My parents spoke Yiddish, read Yiddish, and sang songs in Yiddish. But they were not ideological Yiddishists. I absorbed Yiddish aurally, but it held no interest for me. It wasn’t until I was married and moved to the Amalgamated Houses in the Bronx — founded in the 1920s by the Amalgamated Clothing Workers’ Union, whose members were largely immigrant Jews — that I became aware that there even existed networks of secular Yiddishist schools in the United States. It was then that my wife showed me the Arbeter-Ring (Workmen’s Circle) school that she had attended as a child.
Once, going for a walk past the school the year before it closed, I saw a pile of books that were being discarded. I picked one up, and it made me realize that scholarship written in Yiddish had been flourishing before the Holocaust. The volume was a hardcover journal from 1913, Der pinkes: Yohrbukh far der geshikhte fun der yidisher literatur un shprakh, far folklor, kritik, un bibliografye (Annals: Yearbook for the History of Yiddish Literature and Language, Folklore, Criticism, and Bibliography), featuring essays on linguistics, medieval Yiddish, folklore, folksongs, modern journalism, current theater, and “Yiddish Literature and the Woman Reader.” It had been published by the Vilner ferlag fun B. A. Kletskin.
When we moved to Arizona, where my wife taught Art History at ASU, I began to subscribe to the Pakn-treger and made my first attempts to read its Yiddish stories. I bought myself a used copy of Uriel Weinreich’s dictionary and found Harkavy’s on line. I started “browsing” through the vast collection of Yiddish books online at the National Yiddish Book Center’s Digital Yiddish Library. When my wife was offered a position at Rice University, we moved to Houston. I retired from teaching public school, and I joined the Houston Yiddish Vinkl.
I enjoyed spousal borrowing privileges at the university’s library, and to my surprise, I discovered that it held hundreds of books, journals, and CDs in Yiddish, among them the complete Musterverk fun der yidisher literatur (Masterpieces of Yiddish Literature) published in Buenos Aires, works by Sholem Aleichem and Bashevis Singer, Moshe Wallich’s Sefer mesholim (Book of Fables), Glikl fun Hameln’s 17th century memoir, Y. Y. Trunk’s Di yidn in poyln fun di eltste tsaytn bis der tsveyter velt milkhome (The Jews in Poland from the Earliest Times to the Second World War), and bound copies of the YIVO journal Yidishe Shprakh (Yiddish Language).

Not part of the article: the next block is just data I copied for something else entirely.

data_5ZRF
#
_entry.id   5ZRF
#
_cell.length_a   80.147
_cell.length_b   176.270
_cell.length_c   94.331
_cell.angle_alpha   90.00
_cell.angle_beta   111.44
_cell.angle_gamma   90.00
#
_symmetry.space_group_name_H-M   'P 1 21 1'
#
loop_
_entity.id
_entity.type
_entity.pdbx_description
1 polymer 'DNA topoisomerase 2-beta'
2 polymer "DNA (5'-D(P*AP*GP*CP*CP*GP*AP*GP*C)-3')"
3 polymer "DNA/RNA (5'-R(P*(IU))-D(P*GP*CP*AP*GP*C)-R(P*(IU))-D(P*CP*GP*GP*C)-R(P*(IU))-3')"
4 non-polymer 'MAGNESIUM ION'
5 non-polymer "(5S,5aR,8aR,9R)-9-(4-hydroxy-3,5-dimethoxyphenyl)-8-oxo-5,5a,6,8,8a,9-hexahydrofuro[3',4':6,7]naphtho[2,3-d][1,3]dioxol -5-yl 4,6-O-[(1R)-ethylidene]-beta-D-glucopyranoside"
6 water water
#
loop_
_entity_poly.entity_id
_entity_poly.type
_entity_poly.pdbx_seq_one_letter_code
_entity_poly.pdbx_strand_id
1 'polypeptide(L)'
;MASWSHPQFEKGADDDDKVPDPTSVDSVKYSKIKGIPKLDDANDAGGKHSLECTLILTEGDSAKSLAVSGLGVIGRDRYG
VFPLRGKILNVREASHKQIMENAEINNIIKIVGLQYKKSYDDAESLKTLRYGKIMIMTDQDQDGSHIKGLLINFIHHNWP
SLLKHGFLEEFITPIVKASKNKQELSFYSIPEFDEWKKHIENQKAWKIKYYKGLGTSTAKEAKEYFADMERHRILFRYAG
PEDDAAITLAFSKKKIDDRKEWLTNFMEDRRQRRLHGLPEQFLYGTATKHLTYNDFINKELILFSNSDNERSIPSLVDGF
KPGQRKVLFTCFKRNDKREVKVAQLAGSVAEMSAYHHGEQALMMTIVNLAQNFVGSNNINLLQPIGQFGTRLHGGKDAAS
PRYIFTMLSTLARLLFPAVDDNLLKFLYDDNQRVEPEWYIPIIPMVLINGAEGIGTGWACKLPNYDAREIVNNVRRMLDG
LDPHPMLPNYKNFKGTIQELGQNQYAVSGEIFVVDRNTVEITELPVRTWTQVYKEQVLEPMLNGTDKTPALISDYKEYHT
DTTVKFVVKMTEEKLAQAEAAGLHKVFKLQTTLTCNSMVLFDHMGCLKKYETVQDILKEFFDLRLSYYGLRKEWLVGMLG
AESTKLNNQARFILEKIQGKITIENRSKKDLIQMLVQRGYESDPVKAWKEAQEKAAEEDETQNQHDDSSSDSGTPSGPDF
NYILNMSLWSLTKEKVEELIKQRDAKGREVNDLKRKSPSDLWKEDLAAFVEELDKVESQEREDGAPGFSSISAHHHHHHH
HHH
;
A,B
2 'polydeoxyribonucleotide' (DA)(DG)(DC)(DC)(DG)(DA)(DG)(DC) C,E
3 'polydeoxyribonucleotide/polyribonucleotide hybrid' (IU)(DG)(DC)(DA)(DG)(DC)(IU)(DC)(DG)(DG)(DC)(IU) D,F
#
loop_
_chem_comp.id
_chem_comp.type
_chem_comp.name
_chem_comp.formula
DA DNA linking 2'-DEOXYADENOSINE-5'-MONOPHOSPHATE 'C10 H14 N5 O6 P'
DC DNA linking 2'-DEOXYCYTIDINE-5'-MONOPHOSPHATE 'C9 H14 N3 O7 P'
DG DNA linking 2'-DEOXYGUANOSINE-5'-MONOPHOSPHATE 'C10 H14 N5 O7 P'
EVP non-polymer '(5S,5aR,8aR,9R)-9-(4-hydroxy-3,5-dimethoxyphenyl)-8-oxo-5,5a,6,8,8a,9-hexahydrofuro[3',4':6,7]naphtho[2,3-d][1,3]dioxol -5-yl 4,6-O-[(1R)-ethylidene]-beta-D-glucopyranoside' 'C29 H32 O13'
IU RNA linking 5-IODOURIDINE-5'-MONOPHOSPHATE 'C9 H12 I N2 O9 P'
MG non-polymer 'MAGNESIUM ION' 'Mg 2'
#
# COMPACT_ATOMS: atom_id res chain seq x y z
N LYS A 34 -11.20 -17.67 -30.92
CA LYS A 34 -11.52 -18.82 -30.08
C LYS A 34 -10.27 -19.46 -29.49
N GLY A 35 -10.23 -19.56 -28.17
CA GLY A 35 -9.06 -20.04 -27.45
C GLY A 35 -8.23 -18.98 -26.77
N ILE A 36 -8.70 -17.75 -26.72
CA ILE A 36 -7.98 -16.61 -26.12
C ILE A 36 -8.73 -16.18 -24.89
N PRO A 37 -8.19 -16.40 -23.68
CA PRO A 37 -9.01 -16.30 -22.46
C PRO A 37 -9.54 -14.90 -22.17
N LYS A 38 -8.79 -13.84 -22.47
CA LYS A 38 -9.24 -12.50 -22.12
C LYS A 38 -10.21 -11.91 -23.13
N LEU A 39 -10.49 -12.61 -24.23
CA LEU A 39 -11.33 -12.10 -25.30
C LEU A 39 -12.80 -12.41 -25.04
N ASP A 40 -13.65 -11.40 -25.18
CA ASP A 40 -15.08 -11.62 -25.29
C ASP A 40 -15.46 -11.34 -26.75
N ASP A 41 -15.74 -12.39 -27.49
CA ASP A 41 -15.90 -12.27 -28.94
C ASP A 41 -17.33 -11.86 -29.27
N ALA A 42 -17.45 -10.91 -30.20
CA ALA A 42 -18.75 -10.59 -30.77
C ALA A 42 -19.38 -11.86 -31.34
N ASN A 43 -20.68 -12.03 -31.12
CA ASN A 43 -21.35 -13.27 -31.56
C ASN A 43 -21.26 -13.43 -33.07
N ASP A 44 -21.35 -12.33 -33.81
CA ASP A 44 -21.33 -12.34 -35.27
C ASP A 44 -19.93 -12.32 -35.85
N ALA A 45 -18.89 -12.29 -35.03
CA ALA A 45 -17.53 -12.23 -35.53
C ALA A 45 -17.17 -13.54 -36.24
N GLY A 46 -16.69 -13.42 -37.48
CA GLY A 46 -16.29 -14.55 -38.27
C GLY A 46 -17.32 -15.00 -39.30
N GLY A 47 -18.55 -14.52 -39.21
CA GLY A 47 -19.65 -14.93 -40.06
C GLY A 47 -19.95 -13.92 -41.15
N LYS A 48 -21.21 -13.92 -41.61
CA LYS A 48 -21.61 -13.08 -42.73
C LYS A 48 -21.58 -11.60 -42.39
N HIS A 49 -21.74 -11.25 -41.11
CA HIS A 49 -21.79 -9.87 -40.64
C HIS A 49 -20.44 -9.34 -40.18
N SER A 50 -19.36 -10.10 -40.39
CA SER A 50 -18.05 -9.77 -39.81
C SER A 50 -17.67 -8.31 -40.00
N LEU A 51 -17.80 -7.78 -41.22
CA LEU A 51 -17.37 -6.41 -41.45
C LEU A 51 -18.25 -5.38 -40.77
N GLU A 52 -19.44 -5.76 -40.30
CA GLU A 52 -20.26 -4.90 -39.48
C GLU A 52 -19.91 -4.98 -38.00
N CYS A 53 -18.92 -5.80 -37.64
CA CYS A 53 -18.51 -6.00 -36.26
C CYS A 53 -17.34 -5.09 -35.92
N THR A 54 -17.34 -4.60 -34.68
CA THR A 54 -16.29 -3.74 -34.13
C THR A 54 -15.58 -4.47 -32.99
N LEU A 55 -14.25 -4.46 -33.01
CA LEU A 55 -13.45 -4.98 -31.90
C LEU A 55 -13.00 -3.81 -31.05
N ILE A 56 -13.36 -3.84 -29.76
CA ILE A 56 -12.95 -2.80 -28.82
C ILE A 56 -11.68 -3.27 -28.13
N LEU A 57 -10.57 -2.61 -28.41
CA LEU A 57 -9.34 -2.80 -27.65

But I was most struck by the survival of volumes I and II of the Algemeyne entsiklopedye (General Encyclopedia) (Paris: Dubnov Fund, 1934 and 1935), which for me were painful reminders of the blossoming Yiddish culture and scholarship that had been cut down in full bloom by the Nazis.
I had never heard of this encyclopedia before, and I was very moved to see it. By then I had learned that the observant maskilim of the 19th century had stressed that Jews needed to learn modern academic subjects in addition to their traditional religious training. The secular Yiddishists of the early 20th century embraced that priority, which pervaded the growing network of Yiddish-language schools and teachers’ seminaries. Fluent Yiddish speakers taught science, mathematics, geography, world history, music, and art using textbooks and primers written in Yiddish. Dozens of scholars in a variety of disciplines published articles and books in Yiddish.
There was no university where Yiddish was the language of instruction, but scholars dreamt of founding one. In 1925 Nokhem Shtif in Berlin had sent a proposal for an institution whose focus would be Yiddish language and culture to scholars in Berlin, Vilna, and New York. Yiddish usage and spelling would be standardized. Modern Yiddish neologisms for the 20th century would be coined. Researchers would publish scholarship in all fields in Yiddish. After much debate, the Yidisher visnshaftlekher institut (Yiddish Scientific Institute), known as YIVO, was established not in Berlin, but in Vilna.